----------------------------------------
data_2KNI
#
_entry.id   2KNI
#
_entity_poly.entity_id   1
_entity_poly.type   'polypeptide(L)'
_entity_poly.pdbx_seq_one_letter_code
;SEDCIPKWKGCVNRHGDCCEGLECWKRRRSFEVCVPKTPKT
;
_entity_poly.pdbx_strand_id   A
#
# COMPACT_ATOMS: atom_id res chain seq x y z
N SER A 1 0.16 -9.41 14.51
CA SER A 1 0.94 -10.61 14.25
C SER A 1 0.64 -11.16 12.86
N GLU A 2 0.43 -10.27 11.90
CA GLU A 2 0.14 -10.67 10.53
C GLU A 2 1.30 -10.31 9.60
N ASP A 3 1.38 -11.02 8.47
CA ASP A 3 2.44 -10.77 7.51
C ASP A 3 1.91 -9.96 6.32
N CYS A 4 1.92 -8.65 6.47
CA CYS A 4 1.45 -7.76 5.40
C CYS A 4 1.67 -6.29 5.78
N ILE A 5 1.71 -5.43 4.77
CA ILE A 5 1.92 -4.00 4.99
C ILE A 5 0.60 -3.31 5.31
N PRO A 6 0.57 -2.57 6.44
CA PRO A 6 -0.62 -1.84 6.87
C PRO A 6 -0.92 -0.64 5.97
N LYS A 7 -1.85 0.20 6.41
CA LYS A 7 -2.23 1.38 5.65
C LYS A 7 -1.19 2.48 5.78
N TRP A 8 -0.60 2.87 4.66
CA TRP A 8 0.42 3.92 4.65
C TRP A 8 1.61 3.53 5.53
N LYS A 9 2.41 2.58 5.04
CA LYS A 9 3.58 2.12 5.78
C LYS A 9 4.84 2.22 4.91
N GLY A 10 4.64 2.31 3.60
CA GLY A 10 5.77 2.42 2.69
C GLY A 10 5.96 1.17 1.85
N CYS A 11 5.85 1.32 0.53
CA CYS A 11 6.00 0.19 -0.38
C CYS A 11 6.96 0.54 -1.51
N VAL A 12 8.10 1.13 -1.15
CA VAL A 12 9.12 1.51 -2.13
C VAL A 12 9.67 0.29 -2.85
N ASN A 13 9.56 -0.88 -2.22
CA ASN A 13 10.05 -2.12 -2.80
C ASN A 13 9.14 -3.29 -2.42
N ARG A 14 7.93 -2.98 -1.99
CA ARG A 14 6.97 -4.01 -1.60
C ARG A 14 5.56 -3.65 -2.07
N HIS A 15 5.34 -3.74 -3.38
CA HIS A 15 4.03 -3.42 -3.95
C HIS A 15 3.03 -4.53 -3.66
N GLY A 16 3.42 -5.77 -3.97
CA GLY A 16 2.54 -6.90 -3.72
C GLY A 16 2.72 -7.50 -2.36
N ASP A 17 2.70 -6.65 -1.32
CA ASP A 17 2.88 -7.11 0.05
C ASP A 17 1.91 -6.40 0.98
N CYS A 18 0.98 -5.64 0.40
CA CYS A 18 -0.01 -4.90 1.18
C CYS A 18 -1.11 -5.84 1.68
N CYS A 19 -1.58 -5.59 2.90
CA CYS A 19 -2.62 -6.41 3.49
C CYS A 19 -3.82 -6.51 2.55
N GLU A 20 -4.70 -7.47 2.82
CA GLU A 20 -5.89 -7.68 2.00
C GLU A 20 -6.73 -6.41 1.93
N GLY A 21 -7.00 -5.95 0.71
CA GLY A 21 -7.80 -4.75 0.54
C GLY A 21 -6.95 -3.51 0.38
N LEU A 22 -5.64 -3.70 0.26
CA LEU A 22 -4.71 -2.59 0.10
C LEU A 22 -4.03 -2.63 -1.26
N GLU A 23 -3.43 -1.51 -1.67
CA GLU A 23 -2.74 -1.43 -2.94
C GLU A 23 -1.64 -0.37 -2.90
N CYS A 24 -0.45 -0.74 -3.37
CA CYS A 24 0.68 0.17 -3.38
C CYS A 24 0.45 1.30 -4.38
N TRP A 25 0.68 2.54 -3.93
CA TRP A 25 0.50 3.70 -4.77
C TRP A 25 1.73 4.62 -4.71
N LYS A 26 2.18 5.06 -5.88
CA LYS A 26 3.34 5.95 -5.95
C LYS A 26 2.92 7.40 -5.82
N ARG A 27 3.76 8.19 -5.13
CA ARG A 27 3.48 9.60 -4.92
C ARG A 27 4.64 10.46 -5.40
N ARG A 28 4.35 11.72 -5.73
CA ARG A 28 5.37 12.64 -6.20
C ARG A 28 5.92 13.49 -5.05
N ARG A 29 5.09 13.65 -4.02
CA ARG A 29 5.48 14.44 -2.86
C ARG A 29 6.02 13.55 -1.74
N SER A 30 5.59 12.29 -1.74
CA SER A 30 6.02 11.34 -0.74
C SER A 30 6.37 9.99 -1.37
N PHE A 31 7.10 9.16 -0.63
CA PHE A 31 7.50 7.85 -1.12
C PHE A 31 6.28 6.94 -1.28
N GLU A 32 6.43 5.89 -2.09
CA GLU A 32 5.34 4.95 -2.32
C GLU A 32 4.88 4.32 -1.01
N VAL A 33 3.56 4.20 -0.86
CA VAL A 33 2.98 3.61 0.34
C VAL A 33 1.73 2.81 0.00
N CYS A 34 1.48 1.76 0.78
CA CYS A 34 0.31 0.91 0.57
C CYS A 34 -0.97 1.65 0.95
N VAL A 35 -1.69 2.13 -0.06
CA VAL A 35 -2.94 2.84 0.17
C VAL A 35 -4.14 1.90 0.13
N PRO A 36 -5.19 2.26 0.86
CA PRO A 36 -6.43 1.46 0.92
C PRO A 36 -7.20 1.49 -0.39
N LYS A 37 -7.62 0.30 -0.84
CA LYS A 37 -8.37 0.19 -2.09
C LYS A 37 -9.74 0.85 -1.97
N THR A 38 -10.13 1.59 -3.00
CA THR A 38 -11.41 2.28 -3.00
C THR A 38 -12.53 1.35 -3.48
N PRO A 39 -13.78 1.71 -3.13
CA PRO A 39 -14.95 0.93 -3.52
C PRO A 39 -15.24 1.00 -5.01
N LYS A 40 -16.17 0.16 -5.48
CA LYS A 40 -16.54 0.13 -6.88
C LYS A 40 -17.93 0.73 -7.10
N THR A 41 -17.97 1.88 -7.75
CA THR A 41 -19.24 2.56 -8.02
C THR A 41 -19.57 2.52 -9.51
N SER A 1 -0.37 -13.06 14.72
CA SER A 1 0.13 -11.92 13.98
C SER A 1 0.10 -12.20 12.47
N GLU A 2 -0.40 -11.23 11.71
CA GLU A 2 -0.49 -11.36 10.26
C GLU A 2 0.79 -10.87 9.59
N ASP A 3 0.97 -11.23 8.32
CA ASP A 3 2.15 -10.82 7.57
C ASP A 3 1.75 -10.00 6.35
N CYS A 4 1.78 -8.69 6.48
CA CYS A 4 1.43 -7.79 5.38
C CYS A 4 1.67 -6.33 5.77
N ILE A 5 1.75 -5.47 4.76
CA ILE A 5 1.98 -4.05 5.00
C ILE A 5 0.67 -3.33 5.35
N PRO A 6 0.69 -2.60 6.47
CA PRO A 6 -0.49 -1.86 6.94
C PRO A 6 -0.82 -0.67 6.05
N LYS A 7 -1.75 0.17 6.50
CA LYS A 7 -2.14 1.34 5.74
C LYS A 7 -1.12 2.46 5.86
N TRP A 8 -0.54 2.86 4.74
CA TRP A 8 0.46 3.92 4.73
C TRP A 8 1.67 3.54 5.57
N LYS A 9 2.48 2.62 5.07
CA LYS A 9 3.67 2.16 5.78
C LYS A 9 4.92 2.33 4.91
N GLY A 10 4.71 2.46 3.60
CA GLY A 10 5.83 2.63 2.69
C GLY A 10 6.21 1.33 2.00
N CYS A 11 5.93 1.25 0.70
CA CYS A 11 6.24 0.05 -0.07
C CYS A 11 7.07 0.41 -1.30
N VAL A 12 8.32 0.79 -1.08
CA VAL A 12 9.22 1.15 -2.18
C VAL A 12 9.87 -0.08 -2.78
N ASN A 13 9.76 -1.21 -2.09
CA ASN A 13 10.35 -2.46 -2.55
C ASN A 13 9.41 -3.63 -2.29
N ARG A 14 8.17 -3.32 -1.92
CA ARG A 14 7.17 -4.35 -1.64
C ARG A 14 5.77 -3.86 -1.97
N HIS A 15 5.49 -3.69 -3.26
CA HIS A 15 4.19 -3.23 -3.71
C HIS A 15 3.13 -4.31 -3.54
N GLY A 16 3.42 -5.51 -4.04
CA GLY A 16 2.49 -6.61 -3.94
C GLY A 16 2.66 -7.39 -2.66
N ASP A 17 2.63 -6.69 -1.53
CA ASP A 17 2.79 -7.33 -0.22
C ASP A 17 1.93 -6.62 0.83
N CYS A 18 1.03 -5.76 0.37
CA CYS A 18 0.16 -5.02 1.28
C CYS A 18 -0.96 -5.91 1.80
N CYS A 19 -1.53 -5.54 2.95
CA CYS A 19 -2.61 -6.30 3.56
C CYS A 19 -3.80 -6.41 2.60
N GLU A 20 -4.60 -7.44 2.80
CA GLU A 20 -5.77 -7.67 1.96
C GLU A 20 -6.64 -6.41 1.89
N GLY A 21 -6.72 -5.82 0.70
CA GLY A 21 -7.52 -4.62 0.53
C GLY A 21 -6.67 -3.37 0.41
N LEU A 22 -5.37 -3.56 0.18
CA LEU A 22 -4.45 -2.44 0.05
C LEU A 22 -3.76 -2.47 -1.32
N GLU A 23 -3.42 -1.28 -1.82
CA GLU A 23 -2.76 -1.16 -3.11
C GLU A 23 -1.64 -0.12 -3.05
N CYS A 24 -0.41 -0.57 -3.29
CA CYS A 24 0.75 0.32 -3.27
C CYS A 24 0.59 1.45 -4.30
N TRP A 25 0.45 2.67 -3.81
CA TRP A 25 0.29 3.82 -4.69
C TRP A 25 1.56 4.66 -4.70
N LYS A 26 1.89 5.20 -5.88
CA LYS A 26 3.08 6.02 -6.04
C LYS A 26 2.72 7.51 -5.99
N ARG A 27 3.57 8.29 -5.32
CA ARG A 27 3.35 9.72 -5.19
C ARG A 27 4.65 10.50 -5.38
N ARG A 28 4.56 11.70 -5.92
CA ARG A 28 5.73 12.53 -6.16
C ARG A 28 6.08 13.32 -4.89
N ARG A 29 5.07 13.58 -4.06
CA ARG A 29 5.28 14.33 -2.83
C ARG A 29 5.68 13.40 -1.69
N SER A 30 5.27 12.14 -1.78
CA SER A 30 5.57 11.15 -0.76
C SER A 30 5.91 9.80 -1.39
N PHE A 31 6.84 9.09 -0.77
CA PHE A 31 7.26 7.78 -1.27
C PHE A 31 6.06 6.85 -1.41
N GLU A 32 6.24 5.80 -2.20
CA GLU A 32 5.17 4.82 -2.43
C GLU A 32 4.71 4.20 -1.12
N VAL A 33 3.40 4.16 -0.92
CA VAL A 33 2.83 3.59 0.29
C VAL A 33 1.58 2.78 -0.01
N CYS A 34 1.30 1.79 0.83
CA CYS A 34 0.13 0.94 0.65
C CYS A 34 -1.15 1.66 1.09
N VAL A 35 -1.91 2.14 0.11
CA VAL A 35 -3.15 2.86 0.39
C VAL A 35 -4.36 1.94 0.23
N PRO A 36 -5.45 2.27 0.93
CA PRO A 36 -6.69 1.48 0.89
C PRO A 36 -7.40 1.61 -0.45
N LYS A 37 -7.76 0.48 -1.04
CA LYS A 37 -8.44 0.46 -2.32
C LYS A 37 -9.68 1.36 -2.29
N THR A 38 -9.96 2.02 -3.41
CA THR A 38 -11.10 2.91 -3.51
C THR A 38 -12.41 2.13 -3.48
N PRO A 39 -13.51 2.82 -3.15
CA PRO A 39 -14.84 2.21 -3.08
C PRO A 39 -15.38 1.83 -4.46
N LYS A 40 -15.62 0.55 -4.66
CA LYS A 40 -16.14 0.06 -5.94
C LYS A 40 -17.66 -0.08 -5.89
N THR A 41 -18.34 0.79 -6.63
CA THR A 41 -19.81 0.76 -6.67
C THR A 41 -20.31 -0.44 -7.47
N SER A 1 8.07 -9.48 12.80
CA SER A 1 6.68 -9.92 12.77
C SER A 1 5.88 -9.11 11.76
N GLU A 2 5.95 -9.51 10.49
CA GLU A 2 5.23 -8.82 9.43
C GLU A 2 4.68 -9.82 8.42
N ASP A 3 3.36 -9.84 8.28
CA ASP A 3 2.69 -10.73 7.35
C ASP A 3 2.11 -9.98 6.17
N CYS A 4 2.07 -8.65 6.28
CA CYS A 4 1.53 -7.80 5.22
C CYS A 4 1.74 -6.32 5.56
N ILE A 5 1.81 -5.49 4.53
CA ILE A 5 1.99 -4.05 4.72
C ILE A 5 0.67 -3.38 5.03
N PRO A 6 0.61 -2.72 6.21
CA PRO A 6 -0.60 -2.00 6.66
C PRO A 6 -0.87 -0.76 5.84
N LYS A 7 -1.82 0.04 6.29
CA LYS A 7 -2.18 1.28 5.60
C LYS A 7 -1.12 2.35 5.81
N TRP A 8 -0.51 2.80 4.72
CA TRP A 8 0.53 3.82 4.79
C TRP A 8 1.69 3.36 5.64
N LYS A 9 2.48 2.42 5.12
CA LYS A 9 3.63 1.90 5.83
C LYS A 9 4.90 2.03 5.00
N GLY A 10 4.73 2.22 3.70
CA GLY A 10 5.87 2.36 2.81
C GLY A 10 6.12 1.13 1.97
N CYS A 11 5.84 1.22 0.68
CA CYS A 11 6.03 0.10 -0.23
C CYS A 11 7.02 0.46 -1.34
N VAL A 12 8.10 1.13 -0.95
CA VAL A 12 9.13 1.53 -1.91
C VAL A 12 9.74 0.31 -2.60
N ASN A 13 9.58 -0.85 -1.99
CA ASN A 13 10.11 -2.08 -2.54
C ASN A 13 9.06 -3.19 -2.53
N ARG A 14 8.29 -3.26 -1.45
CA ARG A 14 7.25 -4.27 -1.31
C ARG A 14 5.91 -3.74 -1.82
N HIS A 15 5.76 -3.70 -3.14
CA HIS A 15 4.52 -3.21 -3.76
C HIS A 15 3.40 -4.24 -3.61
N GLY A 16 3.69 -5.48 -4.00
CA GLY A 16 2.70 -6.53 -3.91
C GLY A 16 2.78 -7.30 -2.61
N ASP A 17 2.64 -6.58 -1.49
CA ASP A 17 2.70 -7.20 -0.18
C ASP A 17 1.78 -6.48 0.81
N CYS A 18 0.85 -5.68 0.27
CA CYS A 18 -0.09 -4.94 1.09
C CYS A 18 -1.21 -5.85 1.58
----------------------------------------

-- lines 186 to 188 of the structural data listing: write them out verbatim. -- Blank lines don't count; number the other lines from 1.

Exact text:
C ASP A 17 1.93 -6.62 0.83
N CYS A 18 1.03 -5.76 0.37
CA CYS A 18 0.16 -5.02 1.28